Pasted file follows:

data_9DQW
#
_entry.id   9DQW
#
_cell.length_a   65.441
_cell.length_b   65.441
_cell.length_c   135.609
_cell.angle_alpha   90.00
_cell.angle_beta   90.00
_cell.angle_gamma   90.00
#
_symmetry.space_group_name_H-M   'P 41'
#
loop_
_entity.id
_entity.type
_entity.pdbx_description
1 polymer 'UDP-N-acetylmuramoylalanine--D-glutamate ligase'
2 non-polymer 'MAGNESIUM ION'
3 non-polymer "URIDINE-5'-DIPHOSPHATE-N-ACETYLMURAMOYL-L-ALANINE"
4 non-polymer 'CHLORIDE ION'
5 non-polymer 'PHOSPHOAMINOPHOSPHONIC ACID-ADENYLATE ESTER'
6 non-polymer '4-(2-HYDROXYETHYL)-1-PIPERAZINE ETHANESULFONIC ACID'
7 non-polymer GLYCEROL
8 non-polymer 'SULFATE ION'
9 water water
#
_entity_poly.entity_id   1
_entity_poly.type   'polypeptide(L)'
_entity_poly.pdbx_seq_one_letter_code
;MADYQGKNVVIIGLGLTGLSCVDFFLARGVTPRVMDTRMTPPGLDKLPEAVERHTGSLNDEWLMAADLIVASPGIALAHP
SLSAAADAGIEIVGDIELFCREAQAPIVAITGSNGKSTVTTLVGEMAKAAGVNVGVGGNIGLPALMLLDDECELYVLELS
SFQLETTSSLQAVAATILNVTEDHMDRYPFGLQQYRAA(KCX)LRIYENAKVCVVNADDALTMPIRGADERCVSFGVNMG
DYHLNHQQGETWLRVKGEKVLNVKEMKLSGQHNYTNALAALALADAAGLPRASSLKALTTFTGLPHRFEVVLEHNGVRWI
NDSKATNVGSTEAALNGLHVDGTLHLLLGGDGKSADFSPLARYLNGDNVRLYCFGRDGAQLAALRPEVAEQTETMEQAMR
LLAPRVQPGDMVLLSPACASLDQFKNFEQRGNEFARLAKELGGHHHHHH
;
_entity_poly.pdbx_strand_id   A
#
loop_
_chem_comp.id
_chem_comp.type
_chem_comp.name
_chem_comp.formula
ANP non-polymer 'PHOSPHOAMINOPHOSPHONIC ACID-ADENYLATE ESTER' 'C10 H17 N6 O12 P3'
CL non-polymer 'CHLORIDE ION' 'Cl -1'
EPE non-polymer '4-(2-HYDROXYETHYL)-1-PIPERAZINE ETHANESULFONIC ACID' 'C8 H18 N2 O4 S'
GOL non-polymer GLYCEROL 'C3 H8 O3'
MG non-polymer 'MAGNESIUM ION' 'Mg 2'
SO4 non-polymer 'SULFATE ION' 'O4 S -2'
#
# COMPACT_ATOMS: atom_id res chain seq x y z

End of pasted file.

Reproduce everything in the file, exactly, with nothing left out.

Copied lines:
data_9DQW
#
_entry.id   9DQW
#
_cell.length_a   65.441
_cell.length_b   65.441
_cell.length_c   135.609
_cell.angle_alpha   90.00
_cell.angle_beta   90.00
_cell.angle_gamma   90.00
#
_symmetry.space_group_name_H-M   'P 41'
#
loop_
_entity.id
_entity.type
_entity.pdbx_description
1 polymer 'UDP-N-acetylmuramoylalanine--D-glutamate ligase'
2 non-polymer 'MAGNESIUM ION'
3 non-polymer "URIDINE-5'-DIPHOSPHATE-N-ACETYLMURAMOYL-L-ALANINE"
4 non-polymer 'CHLORIDE ION'
5 non-polymer 'PHOSPHOAMINOPHOSPHONIC ACID-ADENYLATE ESTER'
6 non-polymer '4-(2-HYDROXYETHYL)-1-PIPERAZINE ETHANESULFONIC ACID'
7 non-polymer GLYCEROL
8 non-polymer 'SULFATE ION'
9 water water
#
_entity_poly.entity_id   1
_entity_poly.type   'polypeptide(L)'
_entity_poly.pdbx_seq_one_letter_code
;MADYQGKNVVIIGLGLTGLSCVDFFLARGVTPRVMDTRMTPPGLDKLPEAVERHTGSLNDEWLMAADLIVASPGIALAHP
SLSAAADAGIEIVGDIELFCREAQAPIVAITGSNGKSTVTTLVGEMAKAAGVNVGVGGNIGLPALMLLDDECELYVLELS
SFQLETTSSLQAVAATILNVTEDHMDRYPFGLQQYRAA(KCX)LRIYENAKVCVVNADDALTMPIRGADERCVSFGVNMG
DYHLNHQQGETWLRVKGEKVLNVKEMKLSGQHNYTNALAALALADAAGLPRASSLKALTTFTGLPHRFEVVLEHNGVRWI
NDSKATNVGSTEAALNGLHVDGTLHLLLGGDGKSADFSPLARYLNGDNVRLYCFGRDGAQLAALRPEVAEQTETMEQAMR
LLAPRVQPGDMVLLSPACASLDQFKNFEQRGNEFARLAKELGGHHHHHH
;
_entity_poly.pdbx_strand_id   A
#
loop_
_chem_comp.id
_chem_comp.type
_chem_comp.name
_chem_comp.formula
ANP non-polymer 'PHOSPHOAMINOPHOSPHONIC ACID-ADENYLATE ESTER' 'C10 H17 N6 O12 P3'
CL non-polymer 'CHLORIDE ION' 'Cl -1'
EPE non-polymer '4-(2-HYDROXYETHYL)-1-PIPERAZINE ETHANESULFONIC ACID' 'C8 H18 N2 O4 S'
GOL non-polymer GLYCEROL 'C3 H8 O3'
MG non-polymer 'MAGNESIUM ION' 'Mg 2'
SO4 non-polymer 'SULFATE ION' 'O4 S -2'
#
# COMPACT_ATOMS: atom_id res chain seq x y z